The Rollin' RN's

"Constant Burning Sensation, Could You Have Central Pain Syndrome Too?"

One of our readers was recently diagnosed with Central Pain Syndrome (CPS). This is a diagnosis new to us so we did some research and want to share our findings because it’s a potential diagnosis for any of us living with a spinal cord injury (SCI).



CPS doesn’t develop by itself. It only occurs following an injury to the central nervous system (CNS), which includes the brain, brainstem, and spinal cord. CPS refers to pain that comes from the brain and not from the peripheral nerves, which are outside of the brain and spinal cord. For this reason, it differs from most other pain conditions.

The most common conditions that can lead to CPS include:

  • brain hemorrhage

  • a stroke

  • multiple sclerosis

  • brain tumors

  • an aneurysm

  • a spinal cord injury

  • a traumatic brain injury

  • epilepsy

  • Parkinson’s disease

  • surgical procedures that involve the brain or spine



People with CPS experience one or more types of pain sensations with the most pronounced being a constant burning. Combined with the burning may be sensations of pins and needles, pressing, tearing, aching, or brief, intolerable bursts of sharp pain. Some people also experience numbness. The burning and loss-of-touch sensations are usually most severe on the distant parts of the body, such as the feet or hands. The pain is typically constant, may be moderate to severe in intensity, and is often made worse by touch, movement, emotions, and temperature changes (usually cold temperatures).



CPS can be difficult to diagnose. Imaging tests such as a CT scan and MRI may be used to rule out other conditions that cause pain before a diagnosis of CPS is made. Your doctor will review your symptoms, perform a physical exam, and ask about your medical history. It’s very important to inform your doctor about any conditions or injuries you have now or may have had in the past.


CPS is challenging to treat. The method of treatment may vary depending on the cause of the neurological damage. Pain medications are commonly prescribed but aren’t always successful. Some people can manage their pain with prescription antidepressants or antiepileptic medications, such as:

  • amitriptyline (Elavil)

  • duloxetine (Cymbalta)

  • gabapentin (Neurontin)

  • pregabalin (Lyrica)

  • carbamazepine (Tegretol)

  • topiramate (Topamax)

Additional medications that may help include:

  • transdermal creams and patches

  • medical marijuana

  • muscle relaxants

  • sedatives and sleep aids

Things you can do on your own include:

  • keeping your stress to a minimum.

  • keeping your body temperature comfortable and stable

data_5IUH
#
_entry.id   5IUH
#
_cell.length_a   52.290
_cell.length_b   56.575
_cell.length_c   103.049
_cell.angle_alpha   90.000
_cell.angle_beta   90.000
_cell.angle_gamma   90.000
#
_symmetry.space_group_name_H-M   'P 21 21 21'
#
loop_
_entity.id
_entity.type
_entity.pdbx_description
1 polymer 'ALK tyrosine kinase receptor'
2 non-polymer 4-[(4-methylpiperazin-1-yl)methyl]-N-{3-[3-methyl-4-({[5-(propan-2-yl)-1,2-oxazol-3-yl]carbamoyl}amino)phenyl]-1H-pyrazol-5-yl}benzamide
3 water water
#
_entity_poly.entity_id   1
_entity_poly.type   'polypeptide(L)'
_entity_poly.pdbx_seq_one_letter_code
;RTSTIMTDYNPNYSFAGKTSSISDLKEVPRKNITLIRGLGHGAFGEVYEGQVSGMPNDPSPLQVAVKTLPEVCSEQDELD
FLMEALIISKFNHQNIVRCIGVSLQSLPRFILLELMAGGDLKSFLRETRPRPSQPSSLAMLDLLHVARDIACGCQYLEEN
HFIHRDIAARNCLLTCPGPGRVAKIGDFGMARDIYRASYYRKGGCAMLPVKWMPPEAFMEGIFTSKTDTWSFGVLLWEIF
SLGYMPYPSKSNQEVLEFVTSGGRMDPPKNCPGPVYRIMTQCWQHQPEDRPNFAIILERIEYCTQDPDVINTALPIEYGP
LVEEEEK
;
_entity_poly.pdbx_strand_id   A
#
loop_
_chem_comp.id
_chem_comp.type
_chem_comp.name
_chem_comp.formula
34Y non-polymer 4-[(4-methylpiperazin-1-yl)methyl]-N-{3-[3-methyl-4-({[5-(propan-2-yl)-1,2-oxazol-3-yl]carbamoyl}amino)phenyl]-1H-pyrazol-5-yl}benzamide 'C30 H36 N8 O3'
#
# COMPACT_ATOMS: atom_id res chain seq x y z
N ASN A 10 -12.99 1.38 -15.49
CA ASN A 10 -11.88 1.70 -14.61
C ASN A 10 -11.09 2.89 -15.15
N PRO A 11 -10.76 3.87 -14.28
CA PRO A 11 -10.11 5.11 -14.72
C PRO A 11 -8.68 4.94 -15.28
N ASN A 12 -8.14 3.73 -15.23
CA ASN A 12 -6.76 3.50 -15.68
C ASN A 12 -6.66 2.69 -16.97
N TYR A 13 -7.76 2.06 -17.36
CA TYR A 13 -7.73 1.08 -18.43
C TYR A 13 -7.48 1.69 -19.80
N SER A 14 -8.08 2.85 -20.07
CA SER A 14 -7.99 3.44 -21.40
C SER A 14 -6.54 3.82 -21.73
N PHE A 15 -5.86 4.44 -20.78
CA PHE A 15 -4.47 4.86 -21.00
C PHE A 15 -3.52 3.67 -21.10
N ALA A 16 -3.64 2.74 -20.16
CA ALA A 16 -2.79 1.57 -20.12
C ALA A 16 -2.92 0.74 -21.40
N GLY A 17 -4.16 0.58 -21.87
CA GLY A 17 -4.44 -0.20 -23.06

• yoga

  • exercise

  • meditation

  • acupuncture

  • massage

In general, these treatment methods will reduce the pain, but they won’t make it go away completely. In most cases, CPS remains a lifelong condition. Through trial and error, you and your doctor can collaborate to find a combination that works best for you.


A primary care doctor will typically be the first doctor to discuss your symptoms and check your medical history and current health. Once certain conditions are ruled out, your doctor may refer you to a specialist for more testing and treatment. Specialists who treat or help manage CPS include the following:


Neurologist is a doctor who specializes in disorders of the nervous system, including the brain, spinal cord, and nerves. They’re usually skilled in treating chronic pain. You may have to see several neurologists before deciding which one can help you manage your pain.


Pain specialist is a doctor who has been trained in neurology or anesthesiology. They specialize in pain management and use various modalities to treat pain including oral medications and injections of certain medications into painful sites to relieve the pain.


Physical therapist is a professional who can help you reduce pain and improve mobility.


Psychologist - CPS often affects your relationships and emotional well-being. A psychologist or therapist will discuss the emotional issues with you.



CPS isn’t life-threatening, but the condition causes considerable difficulty for most people. Support and advocacy groups can help you connect with other patients and families, and they can provide valuable services. Following are some organizations supporting CPS:


American Chronic Pain Association (ACPA)

P.O. Box 850 Rocklin, CA 95677-0850 Toll-free: 800-533-3231 Telephone: 916-632-0922 Fax: 916-652-8190 E-mail: ACPA@theacpa.org Website: https://theacpa.org/


Central Pain Syndrome Foundation (CPSF)

8760 State Highway 303 NE, #i Bremerton, WA 98311 Telephone: (360) 471-3631 E-mail: info@cps.foundation Website: https://www.cps.foundation/home


Pain Relief Foundation

Clinical Sciences Centre University Hospital Aintree, Lower Lane Liverpool L9 7AL United Kingdom Telephone: 0151 529 5820 Fax: 0151 529 5821 Website: https://painrelieffoundation.org.uk/


American Stroke Association

National Center 7272 Greenville Avenue Dallas, TX 75231 Telephone: 888-478-7653 Website: http://www.strokeassociation.org/


It's all good, so keep on rollin,’

Roberta, RN and Patty, BSN, RNC

The Rollin’ RNs ™


References:

https://rarediseases.info.nih.gov/diseases/5161/central-pain-syndrome

https://www.webmd.com/pain-management/guide/central-pain-syndrome

https://www.healthline.com/health/pain-relief-central-pain-syndrome#outlook


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The Rollin' (1).png

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